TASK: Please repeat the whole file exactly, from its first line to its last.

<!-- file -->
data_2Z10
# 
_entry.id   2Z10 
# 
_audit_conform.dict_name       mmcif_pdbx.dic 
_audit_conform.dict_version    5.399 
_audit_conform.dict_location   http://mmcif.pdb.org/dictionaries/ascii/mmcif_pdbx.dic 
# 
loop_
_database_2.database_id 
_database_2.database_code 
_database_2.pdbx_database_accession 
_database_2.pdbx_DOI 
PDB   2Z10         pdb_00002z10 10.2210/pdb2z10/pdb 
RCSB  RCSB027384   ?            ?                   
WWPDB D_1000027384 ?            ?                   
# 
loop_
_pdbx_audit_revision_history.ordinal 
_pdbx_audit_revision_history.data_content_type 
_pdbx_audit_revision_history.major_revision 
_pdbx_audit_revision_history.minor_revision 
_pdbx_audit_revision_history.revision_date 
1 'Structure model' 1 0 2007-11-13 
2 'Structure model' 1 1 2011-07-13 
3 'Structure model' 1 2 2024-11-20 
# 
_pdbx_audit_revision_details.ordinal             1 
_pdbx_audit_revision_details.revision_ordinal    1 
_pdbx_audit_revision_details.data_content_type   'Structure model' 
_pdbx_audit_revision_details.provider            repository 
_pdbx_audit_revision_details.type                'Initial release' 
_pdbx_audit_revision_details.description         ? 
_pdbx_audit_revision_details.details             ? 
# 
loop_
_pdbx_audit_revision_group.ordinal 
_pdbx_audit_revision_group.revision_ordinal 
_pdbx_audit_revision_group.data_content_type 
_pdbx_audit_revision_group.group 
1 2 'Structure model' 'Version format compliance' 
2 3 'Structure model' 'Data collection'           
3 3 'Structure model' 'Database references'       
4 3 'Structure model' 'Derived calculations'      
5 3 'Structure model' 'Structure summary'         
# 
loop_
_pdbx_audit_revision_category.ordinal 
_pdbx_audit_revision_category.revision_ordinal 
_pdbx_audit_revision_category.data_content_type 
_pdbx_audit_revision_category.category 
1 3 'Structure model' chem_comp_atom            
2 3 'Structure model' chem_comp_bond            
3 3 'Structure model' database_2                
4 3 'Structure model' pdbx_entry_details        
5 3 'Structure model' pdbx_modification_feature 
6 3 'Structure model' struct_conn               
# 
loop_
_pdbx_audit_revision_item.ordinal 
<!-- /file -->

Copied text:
data_2Z10
# 
_entry.id   2Z10 
# 
_audit_conform.dict_name       mmcif_pdbx.dic 
_audit_conform.dict_version    5.399 
_audit_conform.dict_location   http://mmcif.pdb.org/dictionaries/ascii/mmcif_pdbx.dic 
# 
loop_
_database_2.database_id 
_database_2.database_code 
_database_2.pdbx_database_accession 
_database_2.pdbx_DOI 
PDB   2Z10         pdb_00002z10 10.2210/pdb2z10/pdb 
RCSB  RCSB027384   ?            ?                   
WWPDB D_1000027384 ?            ?                   
# 
loop_
_pdbx_audit_revision_history.ordinal 
_pdbx_audit_revision_history.data_content_type 
_pdbx_audit_revision_history.major_revision 
_pdbx_audit_revision_history.minor_revision 
_pdbx_audit_revision_history.revision_date 
1 'Structure model' 1 0 2007-11-13 
2 'Structure model' 1 1 2011-07-13 
3 'Structure model' 1 2 2024-11-20 
# 
_pdbx_audit_revision_details.ordinal             1 
_pdbx_audit_revision_details.revision_ordinal    1 
_pdbx_audit_revision_details.data_content_type   'Structure model' 
_pdbx_audit_revision_details.provider            repository 
_pdbx_audit_revision_details.type                'Initial release' 
_pdbx_audit_revision_details.description         ? 
_pdbx_audit_revision_details.details             ? 
# 
loop_
_pdbx_audit_revision_group.ordinal 
_pdbx_audit_revision_group.revision_ordinal 
_pdbx_audit_revision_group.data_content_type 
_pdbx_audit_revision_group.group 
1 2 'Structure model' 'Version format compliance' 
2 3 'Structure model' 'Data collection'           
3 3 'Structure model' 'Database references'       
4 3 'Structure model' 'Derived calculations'      
5 3 'Structure model' 'Structure summary'         
# 
loop_
_pdbx_audit_revision_category.ordinal 
_pdbx_audit_revision_category.revision_ordinal 
_pdbx_audit_revision_category.data_content_type 
_pdbx_audit_revision_category.category 
1 3 'Structure model' chem_comp_atom            
2 3 'Structure model' chem_comp_bond            
3 3 'Structure model' database_2                
4 3 'Structure model' pdbx_entry_details        
5 3 'Structure model' pdbx_modification_feature 
6 3 'Structure model' struct_conn               
# 
loop_
_pdbx_audit_revision_item.ordinal 